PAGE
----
Providence keeps flooding. State and city officials are paying attention

Mayor calls for more green space, sewer improvements; SBA starts process of helping flooded businesses

By: - September 12, 2023 5:19 pm

Weightlifter Sydney Collins sweeps the floors of the Providence Barbell Club on Tuesday, Sept. 12, 2023, a day after the gym was flooded during heavy rains. (Christopher Shea/Rhode Island Current)

PROVIDENCE — The smell of wet earth filled the air as Providence Mayor Brett Smiley carefully stepped in front of a podium just feet away from a mud-filled alley at the Wanskuck Mill on Branch Avenue Tuesday afternoon.

Smiley was joined by Rhode Island Commerce Secretary Liz Tanner and U.S. Small Business Administration (SBA) District Director Mark Hayward, as they toured the area the day after up to three inches fell on the city in the span of a couple hours.

The downpour flooded roads and businesses. Thirty people were at the shopping plaza near Route 146 southbound, all of whom were rescued by the Providence Fire Department and Emergency Management Agency (PEMA) Monday night, Smiley said.

“Recent rain storms are an example of the extreme weather we’re starting to see more frequently,” Smiley said during a 20-minute outdoor press conference.

After praising first responders, the mayor was less enthusiastic about reports of looting of businesses along Branch Avenue during the storm. Smiley did not confirm how many businesses were affected, saying it will likely “take a few days” for police to review cell phone videos — though damage could be seen at clothing stores Citi Trends and Snipes at the shopping plaza.

“There’s no world in which we give a pass to anyone who may have acted illegally last night,” Smiley said.

Providence Mayor Brett Smiley (left) speaks with Providence Barbell Club owner Dave Ethier, whose business suffered “thousands of dollars” worth of damage due to flooding on Sept. 11. (Christopher Shea/Rhode Island Current)

Financial aid on the way?

Impacted residents and businesses can expect some financial relief, as Tanner and Hayward announced that they will look to free up recovery funds.

How soon Providence businesses can get that money isn’t clear. Hayward said the SBA is still collecting information, just as they did after a fire destroyed Block Island’s historic Harborside Hotel on the night of Aug. 18.

“We were very successful in getting an administrative declaration on Block Island in less than five days,” Hayward said. “Hopefully we will get as much information as we can to move forward.”

While Smiley held his conference outside, customers helped Dave Ethier clean up the interior of his business, Providence Barbell Club.  Ethier said flooding caused “several thousand dollars” worth of damage to his gym.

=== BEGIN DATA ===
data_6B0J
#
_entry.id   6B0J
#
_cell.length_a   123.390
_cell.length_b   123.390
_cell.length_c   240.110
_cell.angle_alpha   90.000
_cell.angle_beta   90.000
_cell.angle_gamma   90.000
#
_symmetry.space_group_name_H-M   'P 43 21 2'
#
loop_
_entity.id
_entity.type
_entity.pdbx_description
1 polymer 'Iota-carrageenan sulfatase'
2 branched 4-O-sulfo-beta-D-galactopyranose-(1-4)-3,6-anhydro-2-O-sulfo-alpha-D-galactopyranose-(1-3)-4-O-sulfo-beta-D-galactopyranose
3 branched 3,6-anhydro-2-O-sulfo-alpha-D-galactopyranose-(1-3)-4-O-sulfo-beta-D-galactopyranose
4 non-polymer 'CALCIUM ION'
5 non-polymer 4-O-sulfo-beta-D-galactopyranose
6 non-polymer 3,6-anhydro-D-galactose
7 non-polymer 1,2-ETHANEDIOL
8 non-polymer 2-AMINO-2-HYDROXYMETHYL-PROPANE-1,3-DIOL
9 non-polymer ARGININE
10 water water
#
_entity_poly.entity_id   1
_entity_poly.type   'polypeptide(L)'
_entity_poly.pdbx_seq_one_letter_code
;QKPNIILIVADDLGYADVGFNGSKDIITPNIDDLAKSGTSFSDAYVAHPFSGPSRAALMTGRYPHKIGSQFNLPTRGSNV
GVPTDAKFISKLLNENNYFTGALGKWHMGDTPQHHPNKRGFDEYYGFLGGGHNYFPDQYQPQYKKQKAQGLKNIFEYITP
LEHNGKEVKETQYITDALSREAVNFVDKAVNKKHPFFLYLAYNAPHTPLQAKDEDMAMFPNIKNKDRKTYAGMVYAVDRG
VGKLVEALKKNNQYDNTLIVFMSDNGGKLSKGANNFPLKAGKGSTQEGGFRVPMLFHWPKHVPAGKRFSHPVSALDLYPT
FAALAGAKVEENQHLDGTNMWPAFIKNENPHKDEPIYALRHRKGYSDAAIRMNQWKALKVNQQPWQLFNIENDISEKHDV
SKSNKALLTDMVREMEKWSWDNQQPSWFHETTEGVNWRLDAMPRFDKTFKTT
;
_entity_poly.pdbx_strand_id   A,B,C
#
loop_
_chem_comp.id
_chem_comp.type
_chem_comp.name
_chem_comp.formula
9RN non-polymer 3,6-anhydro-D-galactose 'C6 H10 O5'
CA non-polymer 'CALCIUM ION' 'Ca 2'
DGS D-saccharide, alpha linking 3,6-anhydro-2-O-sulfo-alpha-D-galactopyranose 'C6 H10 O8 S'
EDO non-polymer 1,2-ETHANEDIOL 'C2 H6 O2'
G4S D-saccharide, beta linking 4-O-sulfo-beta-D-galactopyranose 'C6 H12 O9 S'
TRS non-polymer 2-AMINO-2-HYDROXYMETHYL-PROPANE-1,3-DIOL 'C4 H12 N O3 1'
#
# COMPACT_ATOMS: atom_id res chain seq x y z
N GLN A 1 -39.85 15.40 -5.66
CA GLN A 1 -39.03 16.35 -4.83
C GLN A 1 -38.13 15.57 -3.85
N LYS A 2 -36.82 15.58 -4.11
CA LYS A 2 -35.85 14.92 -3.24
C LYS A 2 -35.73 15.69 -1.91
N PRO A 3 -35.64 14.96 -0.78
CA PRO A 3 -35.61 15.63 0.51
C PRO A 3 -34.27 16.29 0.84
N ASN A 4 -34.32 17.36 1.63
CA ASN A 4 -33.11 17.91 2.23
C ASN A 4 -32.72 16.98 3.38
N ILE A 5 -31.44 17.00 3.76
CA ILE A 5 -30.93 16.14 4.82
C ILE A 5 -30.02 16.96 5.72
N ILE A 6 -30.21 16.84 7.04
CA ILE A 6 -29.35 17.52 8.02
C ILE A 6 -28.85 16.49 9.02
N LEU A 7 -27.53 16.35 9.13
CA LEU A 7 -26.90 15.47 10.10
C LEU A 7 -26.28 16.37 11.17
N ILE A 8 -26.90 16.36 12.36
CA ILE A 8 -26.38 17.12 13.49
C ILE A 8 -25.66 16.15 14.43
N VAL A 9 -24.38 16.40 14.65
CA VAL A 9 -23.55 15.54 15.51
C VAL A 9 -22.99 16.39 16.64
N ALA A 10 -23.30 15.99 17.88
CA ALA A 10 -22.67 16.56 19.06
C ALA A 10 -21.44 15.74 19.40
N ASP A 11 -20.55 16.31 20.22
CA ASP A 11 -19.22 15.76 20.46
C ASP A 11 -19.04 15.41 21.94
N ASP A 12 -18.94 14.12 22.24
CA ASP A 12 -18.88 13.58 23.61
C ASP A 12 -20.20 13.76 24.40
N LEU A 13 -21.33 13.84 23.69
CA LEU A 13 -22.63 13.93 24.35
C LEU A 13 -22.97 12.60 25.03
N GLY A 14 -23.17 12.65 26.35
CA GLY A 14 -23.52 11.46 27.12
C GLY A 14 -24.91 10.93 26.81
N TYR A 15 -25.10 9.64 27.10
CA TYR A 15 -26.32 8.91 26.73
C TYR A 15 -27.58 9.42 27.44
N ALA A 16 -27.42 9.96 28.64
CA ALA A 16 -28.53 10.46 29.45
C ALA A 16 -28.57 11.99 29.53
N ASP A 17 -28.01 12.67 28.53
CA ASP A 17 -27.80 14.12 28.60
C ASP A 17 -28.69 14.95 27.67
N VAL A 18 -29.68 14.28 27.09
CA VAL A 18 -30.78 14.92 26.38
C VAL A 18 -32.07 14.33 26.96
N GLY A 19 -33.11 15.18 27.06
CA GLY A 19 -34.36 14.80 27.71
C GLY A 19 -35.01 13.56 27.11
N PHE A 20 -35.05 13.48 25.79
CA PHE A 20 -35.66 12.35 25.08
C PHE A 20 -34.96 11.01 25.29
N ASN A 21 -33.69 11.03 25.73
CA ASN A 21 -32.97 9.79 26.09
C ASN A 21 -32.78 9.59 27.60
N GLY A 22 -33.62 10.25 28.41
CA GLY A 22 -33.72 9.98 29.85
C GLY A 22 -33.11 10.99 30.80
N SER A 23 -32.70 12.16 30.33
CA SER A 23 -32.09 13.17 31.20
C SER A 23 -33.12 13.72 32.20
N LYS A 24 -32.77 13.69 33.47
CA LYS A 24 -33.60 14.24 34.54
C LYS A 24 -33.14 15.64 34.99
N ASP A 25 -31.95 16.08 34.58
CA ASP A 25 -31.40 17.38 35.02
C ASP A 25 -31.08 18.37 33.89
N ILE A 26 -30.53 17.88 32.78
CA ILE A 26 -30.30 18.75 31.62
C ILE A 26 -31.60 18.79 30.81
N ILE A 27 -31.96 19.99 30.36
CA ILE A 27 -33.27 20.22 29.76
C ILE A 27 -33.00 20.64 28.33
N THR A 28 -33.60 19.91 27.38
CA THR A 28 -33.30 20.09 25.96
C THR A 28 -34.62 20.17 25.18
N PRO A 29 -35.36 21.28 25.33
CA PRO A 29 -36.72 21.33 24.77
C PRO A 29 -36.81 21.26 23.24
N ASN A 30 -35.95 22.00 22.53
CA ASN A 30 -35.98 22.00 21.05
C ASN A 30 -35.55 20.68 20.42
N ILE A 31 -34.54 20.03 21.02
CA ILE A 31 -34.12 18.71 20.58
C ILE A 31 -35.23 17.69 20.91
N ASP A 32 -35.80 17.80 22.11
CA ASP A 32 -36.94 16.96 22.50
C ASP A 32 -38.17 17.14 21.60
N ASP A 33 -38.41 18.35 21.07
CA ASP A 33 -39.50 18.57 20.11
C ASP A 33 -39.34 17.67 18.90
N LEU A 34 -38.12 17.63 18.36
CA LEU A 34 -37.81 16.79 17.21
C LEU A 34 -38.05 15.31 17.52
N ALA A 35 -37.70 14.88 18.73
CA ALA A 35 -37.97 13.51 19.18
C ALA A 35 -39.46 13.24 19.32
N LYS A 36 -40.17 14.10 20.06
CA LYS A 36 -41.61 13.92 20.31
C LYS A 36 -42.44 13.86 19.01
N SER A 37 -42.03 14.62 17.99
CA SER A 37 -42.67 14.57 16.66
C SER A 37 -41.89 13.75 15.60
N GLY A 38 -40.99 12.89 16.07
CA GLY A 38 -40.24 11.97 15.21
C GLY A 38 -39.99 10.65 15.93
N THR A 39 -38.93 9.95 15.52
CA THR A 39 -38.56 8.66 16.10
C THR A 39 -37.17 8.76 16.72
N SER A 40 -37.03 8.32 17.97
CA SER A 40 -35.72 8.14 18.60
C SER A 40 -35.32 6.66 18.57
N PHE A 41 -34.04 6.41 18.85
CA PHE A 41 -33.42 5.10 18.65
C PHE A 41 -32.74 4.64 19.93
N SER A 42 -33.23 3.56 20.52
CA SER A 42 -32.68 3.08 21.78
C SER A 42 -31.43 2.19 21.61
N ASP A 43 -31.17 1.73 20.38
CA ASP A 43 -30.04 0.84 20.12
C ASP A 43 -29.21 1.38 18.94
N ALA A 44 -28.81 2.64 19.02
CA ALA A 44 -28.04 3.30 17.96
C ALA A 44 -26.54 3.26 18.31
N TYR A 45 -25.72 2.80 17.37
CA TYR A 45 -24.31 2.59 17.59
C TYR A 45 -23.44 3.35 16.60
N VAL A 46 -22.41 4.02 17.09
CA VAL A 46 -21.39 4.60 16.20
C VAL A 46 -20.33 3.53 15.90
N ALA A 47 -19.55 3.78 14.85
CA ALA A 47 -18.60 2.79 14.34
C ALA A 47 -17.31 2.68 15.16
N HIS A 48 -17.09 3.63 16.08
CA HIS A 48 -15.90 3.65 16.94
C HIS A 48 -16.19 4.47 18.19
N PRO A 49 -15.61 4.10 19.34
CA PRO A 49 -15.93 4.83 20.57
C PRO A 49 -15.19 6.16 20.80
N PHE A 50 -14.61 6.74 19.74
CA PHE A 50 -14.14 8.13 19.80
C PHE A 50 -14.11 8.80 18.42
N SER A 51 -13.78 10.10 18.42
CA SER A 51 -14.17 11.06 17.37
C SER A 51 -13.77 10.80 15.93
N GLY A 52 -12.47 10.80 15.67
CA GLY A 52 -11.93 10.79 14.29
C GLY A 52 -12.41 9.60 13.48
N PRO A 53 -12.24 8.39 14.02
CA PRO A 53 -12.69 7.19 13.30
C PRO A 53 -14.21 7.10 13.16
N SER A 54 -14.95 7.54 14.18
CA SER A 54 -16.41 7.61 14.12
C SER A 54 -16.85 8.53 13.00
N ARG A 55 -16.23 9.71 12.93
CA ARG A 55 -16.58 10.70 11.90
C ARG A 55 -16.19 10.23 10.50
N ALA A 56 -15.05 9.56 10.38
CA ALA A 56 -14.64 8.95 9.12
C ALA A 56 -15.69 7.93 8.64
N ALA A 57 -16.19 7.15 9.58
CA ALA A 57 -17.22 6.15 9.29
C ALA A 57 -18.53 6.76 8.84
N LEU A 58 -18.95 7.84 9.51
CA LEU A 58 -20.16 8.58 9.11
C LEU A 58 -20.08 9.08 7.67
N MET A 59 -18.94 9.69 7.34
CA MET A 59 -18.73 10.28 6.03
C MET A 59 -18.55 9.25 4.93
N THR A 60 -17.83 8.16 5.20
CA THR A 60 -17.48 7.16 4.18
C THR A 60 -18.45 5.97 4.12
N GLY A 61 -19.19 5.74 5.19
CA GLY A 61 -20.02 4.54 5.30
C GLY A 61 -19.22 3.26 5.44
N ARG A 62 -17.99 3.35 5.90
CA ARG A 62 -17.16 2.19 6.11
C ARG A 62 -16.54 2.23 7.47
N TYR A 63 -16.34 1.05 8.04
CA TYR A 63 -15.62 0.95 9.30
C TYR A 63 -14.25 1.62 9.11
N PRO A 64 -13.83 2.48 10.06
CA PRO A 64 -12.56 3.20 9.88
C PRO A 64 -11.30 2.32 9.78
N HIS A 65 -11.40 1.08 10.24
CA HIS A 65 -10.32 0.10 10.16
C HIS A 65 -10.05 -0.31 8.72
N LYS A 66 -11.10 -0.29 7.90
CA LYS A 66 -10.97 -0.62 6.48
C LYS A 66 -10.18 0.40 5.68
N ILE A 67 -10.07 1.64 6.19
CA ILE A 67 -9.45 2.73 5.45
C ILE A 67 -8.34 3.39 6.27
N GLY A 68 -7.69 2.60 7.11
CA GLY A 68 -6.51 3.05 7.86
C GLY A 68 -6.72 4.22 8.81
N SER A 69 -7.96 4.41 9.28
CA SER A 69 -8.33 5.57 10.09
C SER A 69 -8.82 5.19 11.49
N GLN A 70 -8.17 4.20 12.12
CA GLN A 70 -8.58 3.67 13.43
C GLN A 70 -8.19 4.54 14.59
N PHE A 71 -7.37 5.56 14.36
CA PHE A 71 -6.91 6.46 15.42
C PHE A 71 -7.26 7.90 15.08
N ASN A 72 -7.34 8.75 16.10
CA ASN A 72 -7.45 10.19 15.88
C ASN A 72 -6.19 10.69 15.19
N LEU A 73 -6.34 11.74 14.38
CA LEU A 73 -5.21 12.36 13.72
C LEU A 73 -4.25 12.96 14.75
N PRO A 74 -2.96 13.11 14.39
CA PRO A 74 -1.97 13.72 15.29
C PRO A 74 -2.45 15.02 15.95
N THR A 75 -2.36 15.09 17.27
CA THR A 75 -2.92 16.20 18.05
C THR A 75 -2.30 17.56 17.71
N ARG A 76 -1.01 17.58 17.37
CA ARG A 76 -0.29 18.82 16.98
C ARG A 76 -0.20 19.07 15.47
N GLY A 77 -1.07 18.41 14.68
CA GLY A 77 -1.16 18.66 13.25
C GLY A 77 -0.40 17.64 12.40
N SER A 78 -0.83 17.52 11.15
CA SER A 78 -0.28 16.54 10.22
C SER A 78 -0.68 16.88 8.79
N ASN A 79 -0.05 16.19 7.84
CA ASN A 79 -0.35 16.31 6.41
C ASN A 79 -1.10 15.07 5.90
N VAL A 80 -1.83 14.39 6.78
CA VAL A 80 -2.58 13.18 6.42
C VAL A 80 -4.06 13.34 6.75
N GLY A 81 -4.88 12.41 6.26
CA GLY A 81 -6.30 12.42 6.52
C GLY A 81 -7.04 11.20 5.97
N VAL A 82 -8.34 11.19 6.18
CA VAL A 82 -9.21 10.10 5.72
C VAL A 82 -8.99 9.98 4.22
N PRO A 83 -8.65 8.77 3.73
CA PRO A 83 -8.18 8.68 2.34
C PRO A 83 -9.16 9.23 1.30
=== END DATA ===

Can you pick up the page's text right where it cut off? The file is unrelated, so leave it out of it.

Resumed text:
Until everything is fixed, Ethier said his business cannot reopen, which is especially stressful since his gym is used to train weightlifters who are set to compete in the New England Weight Lifting Organization championship scheduled for later this month.

“Each workout from now to our competition is tremendously important,” he said in front of wooden training platforms still drying after getting soaked with storm water. “It’s tough — it’s not what I signed up for when I set up a business in Providence.” 

Snipes was one of a number of businesses looted during Monday’s flood. (Christopher Shea/Rhode Island Current)

What can be done

Though Monday’s storm was what spurred Smiley’s conference, he spoke overall about the frequent rain storms that have halted traffic, destroyed homes, and even canceled the last day of the PVDFest in downtown Providence on Sunday.

The mayor said the city has committed $20 million in capital improvement funds to improve the city’s dated sewage system, but that more work needs to be done to truly mitigate storm surges..

“Even the most robust sewer system cannot handle as much rain as we’ve been receiving in recent storms in such a short period of time,” he said.

One solution, the mayor suggested, is getting more green infrastructure like trees to soak in the rains so that less water ends up in storm drains.

PEMA Director David Radcliffe said in an interview that if the storms happened 15 years ago, when there was slightly less development in an area like Branch Avenue, there would be more green spaces combined with the paved surfaces.

“It’s an urban center issue,” he said. “You have climate change and more asphalt — that’s a bad combination.”

Smiley also touted a $3 million investment by the city to repair the Fox Point Hurricane Barrier as another way to mitigate flooding, along with ongoing drain clearing and dredging efforts by the Providence Department of Public Works (DPW).

Though when asked about what can be done for less affluent neighborhoods further from the barrier, Smiley said “we have made other significant storm sewer upgrades throughout the city, including low-income and marginalized communities.”

With one to four inches of rain forecasted for Wednesday, Smiley urged residents to use the city’s 311 service to have the DPW address drainage issues. For emergencies, call 911.


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Christopher Shea
Christopher Shea

Christopher Shea covers politics, the criminal justice system and transportation for the Rhode Island Current.